Digging the hole
Digging an appropriate planting hole is one of the critical steps in successfully planting trees, shrubs, or other plants. A wide planting hole allows roots to penetrate deeply into native soil while spreading outward and prevents settling and air pockets, which might hinder root development. Furthermore, wide planting holes make locating and removing rocks or building materials buried beneath backfill obstructing root development easier.
Along with creating an adequate hole, it is also highly advised that the soil in your planting area be loose and uncompacted. Compacted soils caused by heavy equipment or excessive foot traffic do not contain sufficient pores to allow water and roots to penetrate quickly into their environment, thus encouraging healthy root systems for the long-term survival of your new plants.
A planting hole should never exceed the depth of its respective soil ball. Too deep of an opening exposes first-order roots to rainwater that smothers them and rots or kills them, increasing the risk of fungal infections, root rot, or other diseases caused by moisture collecting on their roots and collecting there. A large hole also helps prevent soil ball settlement and minimize risks such as root rot.
Backfilling the hole
Backfilling a hole is an essential step in any planting process, as it ensures the root ball remains secure without shifting or compaction while at the same time eliminating air pockets that obstruct water from moving freely through the soil, which is essential for healthy roots. Stomping on earth may help with this goal, though this method compacts soil further, potentially smothering roots beneath. Instead, use stiff water spray to settle soil to remove air pockets while providing good soil-to-root contact. Once backfilled completely, water should be added back once complete for good soil-to-root connection and full watering should take place once more after the backfilling is complete.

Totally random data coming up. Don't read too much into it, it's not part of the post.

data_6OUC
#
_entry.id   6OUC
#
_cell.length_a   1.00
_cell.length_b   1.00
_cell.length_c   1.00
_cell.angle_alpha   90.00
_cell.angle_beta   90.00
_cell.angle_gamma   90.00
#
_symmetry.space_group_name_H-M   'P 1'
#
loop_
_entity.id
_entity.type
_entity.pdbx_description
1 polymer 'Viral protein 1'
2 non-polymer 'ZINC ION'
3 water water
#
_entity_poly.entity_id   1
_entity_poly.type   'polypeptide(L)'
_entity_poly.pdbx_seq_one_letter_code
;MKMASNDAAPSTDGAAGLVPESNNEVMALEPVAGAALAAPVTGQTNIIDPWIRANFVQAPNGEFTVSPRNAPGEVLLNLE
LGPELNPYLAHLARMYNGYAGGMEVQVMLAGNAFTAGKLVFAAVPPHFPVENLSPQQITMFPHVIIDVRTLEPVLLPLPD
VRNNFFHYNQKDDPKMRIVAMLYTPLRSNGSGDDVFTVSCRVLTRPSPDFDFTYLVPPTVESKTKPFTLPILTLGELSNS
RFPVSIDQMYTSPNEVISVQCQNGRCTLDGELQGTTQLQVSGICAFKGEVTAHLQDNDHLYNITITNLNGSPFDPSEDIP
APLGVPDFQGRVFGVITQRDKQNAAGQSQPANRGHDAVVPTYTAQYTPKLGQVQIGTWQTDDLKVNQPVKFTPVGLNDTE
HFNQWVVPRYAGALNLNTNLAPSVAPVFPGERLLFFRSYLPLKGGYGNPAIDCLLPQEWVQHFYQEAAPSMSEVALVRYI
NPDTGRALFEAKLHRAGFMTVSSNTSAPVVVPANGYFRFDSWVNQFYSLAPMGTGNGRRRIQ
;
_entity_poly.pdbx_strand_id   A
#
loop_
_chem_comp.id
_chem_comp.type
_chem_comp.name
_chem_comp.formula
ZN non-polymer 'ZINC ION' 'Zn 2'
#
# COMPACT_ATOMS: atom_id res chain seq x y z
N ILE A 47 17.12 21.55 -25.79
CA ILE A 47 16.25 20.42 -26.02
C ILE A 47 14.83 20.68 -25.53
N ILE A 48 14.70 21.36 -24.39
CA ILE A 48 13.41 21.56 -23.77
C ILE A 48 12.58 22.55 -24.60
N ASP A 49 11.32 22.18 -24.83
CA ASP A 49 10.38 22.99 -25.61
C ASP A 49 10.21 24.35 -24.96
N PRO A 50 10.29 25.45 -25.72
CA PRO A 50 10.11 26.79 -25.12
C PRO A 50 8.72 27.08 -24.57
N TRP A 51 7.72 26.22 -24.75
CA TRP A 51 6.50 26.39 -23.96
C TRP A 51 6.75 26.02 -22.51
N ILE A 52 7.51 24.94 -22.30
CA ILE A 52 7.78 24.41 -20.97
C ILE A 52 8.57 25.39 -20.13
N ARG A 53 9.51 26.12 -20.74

Native soil should always be used when filling planting holes for trees and shrubs. Amending native soil with compost or bagged soil will hamper root system development; studies show that roots from amended soil rarely travel into the more complex native soil, leading to smaller root systems and poor plant establishment.
Backfill the planting hole gradually and allow each layer to settle before adding another. Backfilling should typically occur in increments of 4-8 inches; however, some suggest filling it in lifts of 12 inches as an effective method. It is crucial that backfilling be done efficiently to ensure compacted material that will protect roots against damage from large rocks or debris.
Backfilling around the foundation of a house requires soil that does not contain organic material since organic decay releases harmful toxins into the environment and reduces drainage, leading to wet basements or foundations.
Watering the plant
Watering correctly can dramatically impact the health and growth of your garden or houseplants. Too much or too little can cause root rot; too little may prevent them from receiving essential nutrients. An excellent way to determine whether your plants need water is by sticking your finger into the soil up to your first knuckle. If dry spots exist in that spot, watering should occur immediately.
Water is essential to all plant life; it provides structural support, cools down leaves, and transfers minerals throughout. As days lengthen and more sunlight becomes available for photosynthesis, plants require more water for growth; in contrast, winter days become shorter with less ambient lighting available through windows, so they need less.
Watering your plant correctly means getting all its roots wet; surface irrigation won’t cut it as soil quickly dries out and is not an accurate indicator of what lies underneath. Only by watering seeds will a plant receive enough hydration.
Positioning the hose or water can at the base of a plant is also essential; avoid spraying its leaves as this could cause mildew and even burn them. When watering, hold down on a heavy trickle for 30-60 seconds for best results; this allows water to reach deeper into the soil where needed.